This week I realized that during the history of UNIX there was another innovation in this area. As developers for UNIX like systems exploded, new tools began to appear all over. Each UNIX had different conventions and preferences for where such tools may be installed. This would be problematic for the shebang.


Perl was one of the first interpreted languages. It grabbed the minds of all UNIX users since it was fast to dev like shell scripting but powerful like “proper” languages (eg. C). It supported being “shebanged”, the #! at the front of a text file that told your shell who interprets the file you want it to run:


The problem is: perl was new and not POSIX with an associated “this is where it should be installed” path. It might be installed anywhere! Shebangs were not designed to search PATH (for security reasons presumably) but this impeded the possibility of distributing a perl script to other communities.

So/usr/bin/env was built. It was designed to construct environments† and then execute commands inside those environments searching the specified PATH for the command to run. POSIX declared its path to be /usr/bin/env so now shebangs could be:

#!/usr/bin/env perl

Thus alleviating the location problem.

However the user still needed to install perl themselves.

† though not commonly used env FOO=bar baz and other environment management features are a primary part of env’s CLI.

pkgx is env++

#!/usr/bin/env -S pkgx perl## see `man env` to understand the `-S`

Like env we construct an environment for perl and run it, but as supplemental functionality we install perl and its dependencies first.

One day perhaps we’ll be POSIX and we can reduce this to:

#!/usr/bin/pkgx perl

One can only dream…

Adapting pkgx Based on this Realization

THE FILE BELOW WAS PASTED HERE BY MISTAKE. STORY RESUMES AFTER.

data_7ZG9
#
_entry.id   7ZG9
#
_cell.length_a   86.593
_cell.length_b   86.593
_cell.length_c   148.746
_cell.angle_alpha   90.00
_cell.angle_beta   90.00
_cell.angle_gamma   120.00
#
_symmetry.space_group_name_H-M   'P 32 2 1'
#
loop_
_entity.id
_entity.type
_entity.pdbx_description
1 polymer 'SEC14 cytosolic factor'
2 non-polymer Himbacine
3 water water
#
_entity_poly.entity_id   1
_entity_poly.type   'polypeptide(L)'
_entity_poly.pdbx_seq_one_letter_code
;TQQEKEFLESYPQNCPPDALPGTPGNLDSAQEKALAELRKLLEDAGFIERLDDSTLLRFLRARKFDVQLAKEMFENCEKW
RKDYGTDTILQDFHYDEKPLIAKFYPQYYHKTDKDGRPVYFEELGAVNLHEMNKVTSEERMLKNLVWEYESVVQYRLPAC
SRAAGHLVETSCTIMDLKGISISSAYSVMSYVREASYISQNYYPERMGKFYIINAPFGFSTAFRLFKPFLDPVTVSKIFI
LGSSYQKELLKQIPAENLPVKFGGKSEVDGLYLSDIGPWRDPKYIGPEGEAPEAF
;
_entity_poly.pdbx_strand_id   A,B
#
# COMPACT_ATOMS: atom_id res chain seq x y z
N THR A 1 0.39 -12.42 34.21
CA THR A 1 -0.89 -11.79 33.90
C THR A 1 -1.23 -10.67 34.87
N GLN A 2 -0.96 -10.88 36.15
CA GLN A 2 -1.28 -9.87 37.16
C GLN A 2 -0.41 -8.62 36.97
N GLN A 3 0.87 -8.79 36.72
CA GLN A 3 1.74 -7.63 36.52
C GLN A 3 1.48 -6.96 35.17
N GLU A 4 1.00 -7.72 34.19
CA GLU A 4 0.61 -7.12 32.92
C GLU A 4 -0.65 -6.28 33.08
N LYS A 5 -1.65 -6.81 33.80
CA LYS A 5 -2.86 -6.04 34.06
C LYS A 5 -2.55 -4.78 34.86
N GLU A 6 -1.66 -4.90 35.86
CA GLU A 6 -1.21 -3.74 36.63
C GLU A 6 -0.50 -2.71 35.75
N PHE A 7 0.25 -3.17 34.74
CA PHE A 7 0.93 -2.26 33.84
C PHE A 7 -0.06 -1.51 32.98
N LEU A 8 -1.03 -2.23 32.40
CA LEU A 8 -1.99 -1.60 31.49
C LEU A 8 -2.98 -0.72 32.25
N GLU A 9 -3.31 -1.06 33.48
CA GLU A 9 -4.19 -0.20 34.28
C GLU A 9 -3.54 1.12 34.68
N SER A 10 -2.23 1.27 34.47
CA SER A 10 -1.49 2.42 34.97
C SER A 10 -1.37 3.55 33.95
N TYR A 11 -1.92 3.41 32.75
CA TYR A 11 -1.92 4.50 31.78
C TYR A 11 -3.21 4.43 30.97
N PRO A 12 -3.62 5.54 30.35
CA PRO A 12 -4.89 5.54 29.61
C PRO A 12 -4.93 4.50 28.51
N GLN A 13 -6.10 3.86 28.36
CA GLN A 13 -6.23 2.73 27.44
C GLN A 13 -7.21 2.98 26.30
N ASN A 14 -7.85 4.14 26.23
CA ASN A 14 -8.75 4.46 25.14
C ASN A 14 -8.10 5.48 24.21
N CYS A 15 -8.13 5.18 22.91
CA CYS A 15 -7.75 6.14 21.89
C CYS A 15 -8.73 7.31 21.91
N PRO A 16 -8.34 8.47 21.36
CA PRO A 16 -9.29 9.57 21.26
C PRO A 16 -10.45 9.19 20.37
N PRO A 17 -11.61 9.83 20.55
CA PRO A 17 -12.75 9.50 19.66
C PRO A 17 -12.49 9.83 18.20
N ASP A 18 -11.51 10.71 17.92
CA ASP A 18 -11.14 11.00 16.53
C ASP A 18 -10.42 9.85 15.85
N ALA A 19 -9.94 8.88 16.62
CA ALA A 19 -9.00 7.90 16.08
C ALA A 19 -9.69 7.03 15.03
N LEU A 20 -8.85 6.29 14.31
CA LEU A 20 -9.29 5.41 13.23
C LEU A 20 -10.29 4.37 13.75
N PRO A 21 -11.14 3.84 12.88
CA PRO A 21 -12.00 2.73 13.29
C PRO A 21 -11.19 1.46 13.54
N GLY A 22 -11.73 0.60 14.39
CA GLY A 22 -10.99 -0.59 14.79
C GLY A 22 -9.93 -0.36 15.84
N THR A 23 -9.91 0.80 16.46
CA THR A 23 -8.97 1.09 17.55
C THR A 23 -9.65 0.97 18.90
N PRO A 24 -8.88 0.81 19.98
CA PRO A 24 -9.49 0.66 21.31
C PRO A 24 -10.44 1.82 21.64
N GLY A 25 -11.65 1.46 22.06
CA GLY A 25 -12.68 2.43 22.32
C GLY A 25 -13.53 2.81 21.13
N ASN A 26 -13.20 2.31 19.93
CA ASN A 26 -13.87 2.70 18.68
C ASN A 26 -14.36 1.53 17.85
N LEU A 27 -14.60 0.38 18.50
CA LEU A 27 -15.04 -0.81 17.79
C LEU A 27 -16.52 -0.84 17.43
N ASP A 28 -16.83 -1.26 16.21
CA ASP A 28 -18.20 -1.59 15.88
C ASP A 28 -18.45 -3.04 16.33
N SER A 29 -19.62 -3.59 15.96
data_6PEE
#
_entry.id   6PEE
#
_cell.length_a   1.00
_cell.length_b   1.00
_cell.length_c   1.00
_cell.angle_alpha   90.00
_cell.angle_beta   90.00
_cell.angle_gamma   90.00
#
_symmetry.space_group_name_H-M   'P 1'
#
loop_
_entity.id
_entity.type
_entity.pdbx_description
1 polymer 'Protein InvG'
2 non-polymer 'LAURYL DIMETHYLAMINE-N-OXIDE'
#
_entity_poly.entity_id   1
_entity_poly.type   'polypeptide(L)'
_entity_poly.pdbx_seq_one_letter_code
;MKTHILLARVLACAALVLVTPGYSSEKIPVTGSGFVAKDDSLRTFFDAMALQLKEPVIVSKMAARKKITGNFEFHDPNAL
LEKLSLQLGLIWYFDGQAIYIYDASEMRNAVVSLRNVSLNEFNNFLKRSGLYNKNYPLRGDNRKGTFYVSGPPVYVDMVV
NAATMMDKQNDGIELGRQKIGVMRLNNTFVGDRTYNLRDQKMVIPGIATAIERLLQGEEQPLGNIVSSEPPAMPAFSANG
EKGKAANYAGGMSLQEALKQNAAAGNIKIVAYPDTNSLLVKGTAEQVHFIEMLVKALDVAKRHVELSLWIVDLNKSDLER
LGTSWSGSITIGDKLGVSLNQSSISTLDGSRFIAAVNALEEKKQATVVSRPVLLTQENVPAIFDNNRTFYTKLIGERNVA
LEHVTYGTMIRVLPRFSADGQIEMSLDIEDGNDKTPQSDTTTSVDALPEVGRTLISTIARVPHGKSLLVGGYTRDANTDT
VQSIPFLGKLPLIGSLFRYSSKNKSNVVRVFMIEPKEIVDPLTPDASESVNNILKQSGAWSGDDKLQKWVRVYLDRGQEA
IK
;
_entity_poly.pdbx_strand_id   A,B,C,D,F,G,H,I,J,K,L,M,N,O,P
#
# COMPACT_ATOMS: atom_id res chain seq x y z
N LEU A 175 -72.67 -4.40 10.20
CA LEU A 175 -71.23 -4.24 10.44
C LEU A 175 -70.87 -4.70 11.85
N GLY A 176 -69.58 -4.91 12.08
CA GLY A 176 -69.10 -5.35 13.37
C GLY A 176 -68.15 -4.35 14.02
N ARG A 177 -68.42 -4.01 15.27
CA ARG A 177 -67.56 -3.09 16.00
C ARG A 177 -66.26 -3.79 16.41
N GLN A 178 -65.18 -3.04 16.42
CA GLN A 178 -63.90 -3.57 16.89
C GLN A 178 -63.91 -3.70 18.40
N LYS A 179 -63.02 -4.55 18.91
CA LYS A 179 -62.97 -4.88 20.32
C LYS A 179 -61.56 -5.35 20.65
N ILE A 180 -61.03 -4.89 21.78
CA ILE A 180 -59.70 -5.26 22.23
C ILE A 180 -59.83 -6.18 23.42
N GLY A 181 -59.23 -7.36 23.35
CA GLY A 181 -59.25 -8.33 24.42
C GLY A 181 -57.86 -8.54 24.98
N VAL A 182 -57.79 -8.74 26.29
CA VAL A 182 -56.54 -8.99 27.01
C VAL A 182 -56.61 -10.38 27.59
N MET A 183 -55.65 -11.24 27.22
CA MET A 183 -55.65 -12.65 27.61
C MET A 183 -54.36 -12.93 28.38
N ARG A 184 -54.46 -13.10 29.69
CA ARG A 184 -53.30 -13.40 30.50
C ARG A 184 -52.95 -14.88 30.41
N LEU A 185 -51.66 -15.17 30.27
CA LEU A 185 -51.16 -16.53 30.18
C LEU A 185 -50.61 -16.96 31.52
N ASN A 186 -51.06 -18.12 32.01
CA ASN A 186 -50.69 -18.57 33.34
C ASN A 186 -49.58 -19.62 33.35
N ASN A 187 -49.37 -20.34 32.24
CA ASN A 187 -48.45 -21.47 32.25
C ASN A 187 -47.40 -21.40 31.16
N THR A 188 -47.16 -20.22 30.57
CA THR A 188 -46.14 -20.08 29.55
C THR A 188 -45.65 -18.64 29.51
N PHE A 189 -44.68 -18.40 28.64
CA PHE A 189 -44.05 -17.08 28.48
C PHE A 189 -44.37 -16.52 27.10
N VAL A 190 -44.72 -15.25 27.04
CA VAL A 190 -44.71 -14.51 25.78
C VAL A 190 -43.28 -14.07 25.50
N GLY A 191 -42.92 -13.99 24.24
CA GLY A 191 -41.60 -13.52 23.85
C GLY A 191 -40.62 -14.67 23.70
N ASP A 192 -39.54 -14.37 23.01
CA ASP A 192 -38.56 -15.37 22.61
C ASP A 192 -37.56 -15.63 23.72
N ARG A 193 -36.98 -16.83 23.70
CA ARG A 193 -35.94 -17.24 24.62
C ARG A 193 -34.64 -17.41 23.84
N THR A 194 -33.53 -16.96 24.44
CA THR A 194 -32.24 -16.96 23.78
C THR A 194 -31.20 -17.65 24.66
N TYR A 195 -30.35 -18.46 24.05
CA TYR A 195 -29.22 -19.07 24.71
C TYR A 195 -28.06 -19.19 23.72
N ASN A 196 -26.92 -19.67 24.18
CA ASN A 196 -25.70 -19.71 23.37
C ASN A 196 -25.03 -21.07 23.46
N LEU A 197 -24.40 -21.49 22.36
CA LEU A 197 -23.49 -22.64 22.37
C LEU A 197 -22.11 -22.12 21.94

pkgx is a more capable env. Should this be something we document? Should this adapt how we introduce it and talk about it? I began exploring that.

Firstly, our REPL like feature pkgx +rust-lang.org starts a new shell that contains the environment for rust. Should instead we output the environment like env does?

I tried it and it felt right. We already use this functionality for pkgx’s magic, so now instead of that being a special mode it was a idiomatic use of pkgx as a CLI.

However the REPL functionality is neat, so do we really dare lose it?

Fortuantely an idiomatic way to do the REPL presented itself to me, simply append sh, eg. pkgx +rust-lang.org sh. This is all our REPL was doing underneath anyway. Now pkgx doesn’t have any special modes, we are communicating to the user intuitively that pkgx installs packages, creates environments and executes commands within them. To see the environment that will be created, stop typing (eg pkgx +rust-lang.org). To use the environment, add commands.

Typing pkgx by itself dumps the current supplemented environment. If you have our magic installed then inside a developer environment you can see what pkgx did to create that environment.

I’m super happy with these changes as now I feel pkgx is close to being very well scoped, intuitive to understand, composable, flexible and useful to many different tasks along the lines of its utility proposition. We are both more powerful than all other package managers while also being more intuitive.

I foresee a v1 in the near future.

Breaking Change

This is a breaking change, but we are pre v1. After v1 we will not break the CLI API unless we bump the major version.